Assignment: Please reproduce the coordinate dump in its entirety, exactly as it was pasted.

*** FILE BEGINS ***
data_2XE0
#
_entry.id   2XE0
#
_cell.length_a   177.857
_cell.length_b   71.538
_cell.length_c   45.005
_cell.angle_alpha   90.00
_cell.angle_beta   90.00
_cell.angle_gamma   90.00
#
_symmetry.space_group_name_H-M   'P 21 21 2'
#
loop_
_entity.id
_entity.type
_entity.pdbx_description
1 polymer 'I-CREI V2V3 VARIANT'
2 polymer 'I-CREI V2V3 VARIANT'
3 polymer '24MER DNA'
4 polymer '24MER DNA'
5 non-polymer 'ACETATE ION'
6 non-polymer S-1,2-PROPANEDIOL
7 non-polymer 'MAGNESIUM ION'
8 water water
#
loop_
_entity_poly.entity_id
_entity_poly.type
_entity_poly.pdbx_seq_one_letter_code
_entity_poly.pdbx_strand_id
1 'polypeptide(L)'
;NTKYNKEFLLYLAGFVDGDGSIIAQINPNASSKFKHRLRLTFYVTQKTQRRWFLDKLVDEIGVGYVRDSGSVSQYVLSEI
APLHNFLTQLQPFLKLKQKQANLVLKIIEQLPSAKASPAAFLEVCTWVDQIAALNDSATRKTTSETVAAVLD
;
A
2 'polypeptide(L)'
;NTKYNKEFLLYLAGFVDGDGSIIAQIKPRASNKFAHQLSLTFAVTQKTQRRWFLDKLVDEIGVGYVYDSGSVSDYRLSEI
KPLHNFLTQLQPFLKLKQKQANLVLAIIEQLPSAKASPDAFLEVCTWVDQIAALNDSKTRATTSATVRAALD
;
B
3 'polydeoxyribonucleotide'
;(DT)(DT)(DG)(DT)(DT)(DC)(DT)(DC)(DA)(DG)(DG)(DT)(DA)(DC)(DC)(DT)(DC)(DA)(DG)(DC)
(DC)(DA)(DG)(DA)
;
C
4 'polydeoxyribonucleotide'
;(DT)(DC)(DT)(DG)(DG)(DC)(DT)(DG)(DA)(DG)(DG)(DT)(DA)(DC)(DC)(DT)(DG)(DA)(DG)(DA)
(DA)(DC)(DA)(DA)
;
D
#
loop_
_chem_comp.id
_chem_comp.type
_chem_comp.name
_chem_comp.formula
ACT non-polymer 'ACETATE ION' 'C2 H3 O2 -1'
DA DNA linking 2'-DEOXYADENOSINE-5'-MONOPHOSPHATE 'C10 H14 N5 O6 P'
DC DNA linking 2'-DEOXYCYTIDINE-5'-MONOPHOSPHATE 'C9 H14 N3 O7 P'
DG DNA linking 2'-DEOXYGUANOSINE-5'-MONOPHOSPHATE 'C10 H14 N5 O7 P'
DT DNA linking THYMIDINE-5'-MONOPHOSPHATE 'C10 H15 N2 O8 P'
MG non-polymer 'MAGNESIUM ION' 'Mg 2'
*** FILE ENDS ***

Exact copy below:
data_2XE0
#
_entry.id   2XE0
#
_cell.length_a   177.857
_cell.length_b   71.538
_cell.length_c   45.005
_cell.angle_alpha   90.00
_cell.angle_beta   90.00
_cell.angle_gamma   90.00
#
_symmetry.space_group_name_H-M   'P 21 21 2'
#
loop_
_entity.id
_entity.type
_entity.pdbx_description
1 polymer 'I-CREI V2V3 VARIANT'
2 polymer 'I-CREI V2V3 VARIANT'
3 polymer '24MER DNA'
4 polymer '24MER DNA'
5 non-polymer 'ACETATE ION'
6 non-polymer S-1,2-PROPANEDIOL
7 non-polymer 'MAGNESIUM ION'
8 water water
#
loop_
_entity_poly.entity_id
_entity_poly.type
_entity_poly.pdbx_seq_one_letter_code
_entity_poly.pdbx_strand_id
1 'polypeptide(L)'
;NTKYNKEFLLYLAGFVDGDGSIIAQINPNASSKFKHRLRLTFYVTQKTQRRWFLDKLVDEIGVGYVRDSGSVSQYVLSEI
APLHNFLTQLQPFLKLKQKQANLVLKIIEQLPSAKASPAAFLEVCTWVDQIAALNDSATRKTTSETVAAVLD
;
A
2 'polypeptide(L)'
;NTKYNKEFLLYLAGFVDGDGSIIAQIKPRASNKFAHQLSLTFAVTQKTQRRWFLDKLVDEIGVGYVYDSGSVSDYRLSEI
KPLHNFLTQLQPFLKLKQKQANLVLAIIEQLPSAKASPDAFLEVCTWVDQIAALNDSKTRATTSATVRAALD
;
B
3 'polydeoxyribonucleotide'
;(DT)(DT)(DG)(DT)(DT)(DC)(DT)(DC)(DA)(DG)(DG)(DT)(DA)(DC)(DC)(DT)(DC)(DA)(DG)(DC)
(DC)(DA)(DG)(DA)
;
C
4 'polydeoxyribonucleotide'
;(DT)(DC)(DT)(DG)(DG)(DC)(DT)(DG)(DA)(DG)(DG)(DT)(DA)(DC)(DC)(DT)(DG)(DA)(DG)(DA)
(DA)(DC)(DA)(DA)
;
D
#
loop_
_chem_comp.id
_chem_comp.type
_chem_comp.name
_chem_comp.formula
ACT non-polymer 'ACETATE ION' 'C2 H3 O2 -1'
DA DNA linking 2'-DEOXYADENOSINE-5'-MONOPHOSPHATE 'C10 H14 N5 O6 P'
DC DNA linking 2'-DEOXYCYTIDINE-5'-MONOPHOSPHATE 'C9 H14 N3 O7 P'
DG DNA linking 2'-DEOXYGUANOSINE-5'-MONOPHOSPHATE 'C10 H14 N5 O7 P'
DT DNA linking THYMIDINE-5'-MONOPHOSPHATE 'C10 H15 N2 O8 P'
MG non-polymer 'MAGNESIUM ION' 'Mg 2'